People who pay for prostitutes bear “responsibility for the lives stolen by trafficking”, Minister for Justice Frances Fitzgerald has said.
Launching the Department of Justice Second National Action Plan to Prevent and Combat Human Trafficking in Ireland on Monday, the day before EUAnti-Human Trafficking Day, she said human trafficking is a business and traffickers operate only to make money from human misery.
“And those who purchase the services of these victims fuel this evil trade – they too bear the responsibility for the lives stolen by trafficking,” she said.
Between January 2009 and December 2015, 417 victims of human trafficking were reported to or detected by gardaí.
Reasons for trafficking include for sexual exploitation and for labour, for sectors such as domestic, home care, farm and fishery work, and for criminal activity such as cannabis-growing.
The new plan, with input from non-governmental organisations working in the area, sets out 65 actions aimed at targeting those involved in human trafficking, as well as supporting victims, improving training and raising public awareness.
Among the actions outlined is the passing of the Criminal Law (Sexual Offences) Bill, currently before the Dáil, under which it will be an offence for a person to pay, offer or promise to pay for sex with a prostitute.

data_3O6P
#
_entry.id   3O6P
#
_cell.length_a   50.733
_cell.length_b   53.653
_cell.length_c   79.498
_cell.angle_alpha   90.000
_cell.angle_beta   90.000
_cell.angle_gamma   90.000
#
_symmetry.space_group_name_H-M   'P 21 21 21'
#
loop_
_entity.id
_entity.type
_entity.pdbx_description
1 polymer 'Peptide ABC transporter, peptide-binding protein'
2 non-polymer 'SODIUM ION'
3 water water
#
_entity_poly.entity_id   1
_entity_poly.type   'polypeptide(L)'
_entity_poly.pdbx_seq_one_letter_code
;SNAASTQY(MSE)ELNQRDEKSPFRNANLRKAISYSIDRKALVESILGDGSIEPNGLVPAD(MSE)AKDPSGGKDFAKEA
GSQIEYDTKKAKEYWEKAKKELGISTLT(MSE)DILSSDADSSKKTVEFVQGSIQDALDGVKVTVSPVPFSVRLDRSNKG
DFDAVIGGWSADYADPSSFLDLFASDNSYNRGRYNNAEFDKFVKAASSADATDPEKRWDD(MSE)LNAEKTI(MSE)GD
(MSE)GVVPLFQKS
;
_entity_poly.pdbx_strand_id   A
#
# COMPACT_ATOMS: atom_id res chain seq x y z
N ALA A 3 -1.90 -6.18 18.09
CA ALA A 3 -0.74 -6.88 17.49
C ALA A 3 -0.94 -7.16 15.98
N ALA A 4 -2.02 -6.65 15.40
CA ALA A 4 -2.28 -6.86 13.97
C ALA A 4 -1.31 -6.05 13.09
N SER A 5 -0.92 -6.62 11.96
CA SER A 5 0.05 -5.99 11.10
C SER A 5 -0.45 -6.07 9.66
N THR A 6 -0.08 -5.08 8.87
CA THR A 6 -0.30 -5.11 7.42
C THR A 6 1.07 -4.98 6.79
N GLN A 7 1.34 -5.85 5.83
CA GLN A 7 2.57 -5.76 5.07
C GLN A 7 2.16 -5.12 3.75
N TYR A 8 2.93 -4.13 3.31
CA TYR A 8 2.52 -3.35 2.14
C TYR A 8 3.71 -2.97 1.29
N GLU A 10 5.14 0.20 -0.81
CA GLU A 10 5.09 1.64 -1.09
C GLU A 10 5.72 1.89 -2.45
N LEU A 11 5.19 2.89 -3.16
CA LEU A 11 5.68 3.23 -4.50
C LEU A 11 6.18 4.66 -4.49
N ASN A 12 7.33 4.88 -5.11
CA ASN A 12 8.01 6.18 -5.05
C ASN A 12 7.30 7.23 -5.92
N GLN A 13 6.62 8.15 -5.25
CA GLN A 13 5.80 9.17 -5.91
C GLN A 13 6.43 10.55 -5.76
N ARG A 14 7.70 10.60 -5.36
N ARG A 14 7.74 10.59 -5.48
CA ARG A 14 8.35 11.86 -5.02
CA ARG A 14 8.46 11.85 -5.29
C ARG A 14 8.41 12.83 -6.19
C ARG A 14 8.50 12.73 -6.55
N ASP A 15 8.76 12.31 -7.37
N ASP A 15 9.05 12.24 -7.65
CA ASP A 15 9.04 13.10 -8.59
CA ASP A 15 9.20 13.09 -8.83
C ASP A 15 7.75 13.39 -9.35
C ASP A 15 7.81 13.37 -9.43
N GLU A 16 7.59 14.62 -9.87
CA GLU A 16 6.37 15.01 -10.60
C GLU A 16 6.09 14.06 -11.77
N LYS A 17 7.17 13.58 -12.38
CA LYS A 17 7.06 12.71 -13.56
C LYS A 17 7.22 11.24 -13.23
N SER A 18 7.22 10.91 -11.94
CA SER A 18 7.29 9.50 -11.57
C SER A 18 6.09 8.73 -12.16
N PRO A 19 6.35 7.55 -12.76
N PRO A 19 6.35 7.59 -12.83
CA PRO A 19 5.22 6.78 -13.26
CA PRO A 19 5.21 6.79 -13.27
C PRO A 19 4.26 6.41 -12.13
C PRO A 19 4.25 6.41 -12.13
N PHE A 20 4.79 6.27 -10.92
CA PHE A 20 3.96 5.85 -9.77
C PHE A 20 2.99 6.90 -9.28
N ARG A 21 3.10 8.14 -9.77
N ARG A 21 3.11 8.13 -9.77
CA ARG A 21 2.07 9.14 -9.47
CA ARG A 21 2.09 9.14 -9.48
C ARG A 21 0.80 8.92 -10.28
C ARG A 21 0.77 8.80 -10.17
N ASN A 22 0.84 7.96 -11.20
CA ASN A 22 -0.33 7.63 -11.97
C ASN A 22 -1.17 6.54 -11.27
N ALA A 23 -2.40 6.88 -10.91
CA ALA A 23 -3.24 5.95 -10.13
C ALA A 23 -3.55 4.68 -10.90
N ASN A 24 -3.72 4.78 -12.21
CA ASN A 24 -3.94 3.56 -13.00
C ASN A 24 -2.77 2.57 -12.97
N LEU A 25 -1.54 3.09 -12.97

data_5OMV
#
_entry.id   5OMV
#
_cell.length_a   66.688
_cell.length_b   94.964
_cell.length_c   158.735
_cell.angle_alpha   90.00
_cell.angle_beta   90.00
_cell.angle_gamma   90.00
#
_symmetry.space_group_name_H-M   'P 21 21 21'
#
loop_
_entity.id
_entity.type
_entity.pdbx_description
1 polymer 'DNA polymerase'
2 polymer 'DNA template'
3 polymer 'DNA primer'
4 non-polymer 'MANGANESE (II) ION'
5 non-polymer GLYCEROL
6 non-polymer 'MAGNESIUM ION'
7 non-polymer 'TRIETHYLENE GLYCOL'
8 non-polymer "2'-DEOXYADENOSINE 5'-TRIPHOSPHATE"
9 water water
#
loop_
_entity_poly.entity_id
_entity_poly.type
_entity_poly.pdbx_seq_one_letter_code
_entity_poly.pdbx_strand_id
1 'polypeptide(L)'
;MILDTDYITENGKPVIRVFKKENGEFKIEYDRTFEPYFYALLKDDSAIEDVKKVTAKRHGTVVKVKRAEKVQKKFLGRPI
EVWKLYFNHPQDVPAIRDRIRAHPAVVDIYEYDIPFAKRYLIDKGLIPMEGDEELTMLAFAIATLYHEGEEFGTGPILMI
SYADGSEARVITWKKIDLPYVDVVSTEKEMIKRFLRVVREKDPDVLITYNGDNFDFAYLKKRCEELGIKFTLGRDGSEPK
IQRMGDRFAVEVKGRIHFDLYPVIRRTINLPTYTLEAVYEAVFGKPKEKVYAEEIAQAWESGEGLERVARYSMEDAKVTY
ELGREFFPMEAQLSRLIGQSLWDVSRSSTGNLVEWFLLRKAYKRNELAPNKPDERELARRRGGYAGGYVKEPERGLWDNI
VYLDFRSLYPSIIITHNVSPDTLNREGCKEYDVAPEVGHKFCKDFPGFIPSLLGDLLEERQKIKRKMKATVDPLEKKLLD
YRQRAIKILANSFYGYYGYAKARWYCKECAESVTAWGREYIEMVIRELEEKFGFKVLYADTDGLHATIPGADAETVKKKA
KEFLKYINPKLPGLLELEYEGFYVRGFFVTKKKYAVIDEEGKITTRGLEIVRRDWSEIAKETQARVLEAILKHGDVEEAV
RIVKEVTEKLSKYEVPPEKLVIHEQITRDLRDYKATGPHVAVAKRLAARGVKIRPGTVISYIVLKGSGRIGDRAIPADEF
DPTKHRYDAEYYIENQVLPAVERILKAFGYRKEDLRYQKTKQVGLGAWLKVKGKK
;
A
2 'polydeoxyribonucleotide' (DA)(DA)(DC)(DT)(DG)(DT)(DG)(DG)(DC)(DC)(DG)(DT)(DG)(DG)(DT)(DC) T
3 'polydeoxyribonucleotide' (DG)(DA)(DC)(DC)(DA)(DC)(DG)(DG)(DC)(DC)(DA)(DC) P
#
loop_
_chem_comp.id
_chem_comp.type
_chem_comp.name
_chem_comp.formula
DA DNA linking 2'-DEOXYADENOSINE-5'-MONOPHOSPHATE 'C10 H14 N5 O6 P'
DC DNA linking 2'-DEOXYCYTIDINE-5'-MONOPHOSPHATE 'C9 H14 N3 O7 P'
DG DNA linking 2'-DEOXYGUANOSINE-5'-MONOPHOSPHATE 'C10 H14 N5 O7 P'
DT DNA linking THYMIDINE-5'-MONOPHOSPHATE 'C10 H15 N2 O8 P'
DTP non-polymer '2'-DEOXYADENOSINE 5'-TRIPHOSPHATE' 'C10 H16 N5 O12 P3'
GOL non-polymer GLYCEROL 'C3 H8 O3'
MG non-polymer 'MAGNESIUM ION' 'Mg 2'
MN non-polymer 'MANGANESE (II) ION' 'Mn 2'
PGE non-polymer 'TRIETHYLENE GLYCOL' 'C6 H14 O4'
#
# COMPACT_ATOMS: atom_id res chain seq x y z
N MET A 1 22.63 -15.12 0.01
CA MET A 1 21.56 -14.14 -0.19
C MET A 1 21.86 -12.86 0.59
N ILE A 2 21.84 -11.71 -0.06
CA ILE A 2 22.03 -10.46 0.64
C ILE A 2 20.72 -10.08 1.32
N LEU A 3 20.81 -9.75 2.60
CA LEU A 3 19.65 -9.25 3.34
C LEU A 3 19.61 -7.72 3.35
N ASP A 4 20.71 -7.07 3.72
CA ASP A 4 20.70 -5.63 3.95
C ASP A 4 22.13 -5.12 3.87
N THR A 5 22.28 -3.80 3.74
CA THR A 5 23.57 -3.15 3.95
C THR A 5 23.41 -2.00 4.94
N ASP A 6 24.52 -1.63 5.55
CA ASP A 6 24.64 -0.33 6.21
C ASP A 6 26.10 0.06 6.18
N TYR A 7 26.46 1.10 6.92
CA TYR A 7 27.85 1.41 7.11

Ms Fitzgerald said a direct way of combating trafficking for sex is to send the message to those who pay for these services that “their behaviour is unacceptable and contributes to the exploitation of other people”.
She also said human trafficking undermines human rights and dignity, and has no place in a modern and civilised society. She urged the public to be aware of the signs of human trafficking, to share their concerns and report suspicions.
Also speaking at the event, Garda deputy commissioner Dónall Ó Caoláin said the protection of victims was a priority for gardaí and it was critical they received the support they deserved.
He said gardaí were dealing with transnational organised crime gangs, often quite sophisticated, and were more and more reliant on international investigation models and the co-operation of victims.
He highlighted the importance of collaboration between gardaí and other agencies “working in the space”.
Sarah Benson, chief executive of Ruhama, a charity that works with sexually exploited women, welcomed the plan.
She said 43 nationalities were represented in the women they saw in 2015, including some Nigerian women who had fled their villages because of terrorist group Boko Haram and were vulnerable to traffickers.
She also said there was an increase in women from Eastern Europe.
“Those who we meet are the tip of the iceberg,” she said.
Gráinne O’Toole, co-ordinator with the Migrant Rights Centre of Ireland, said domestic work continued to be problematic, but they were also beginning to see a lot of exploitation in the home care sector and a new trend of issues with farm workers. She said she was very hopeful for the plan.
Signs of human trafficking include children not being given access to schooling or travelling in groups with non-relatives; people living in groups in unsuitable places and working long hours, or people depending on an employee for work transportation and accommodation.
Other signs include women showing obvious bruises, cuts or mutilation, adverts offering the services of women of a particular nationality for sex, or women being escorted wherever they go.
Credit: Irish Times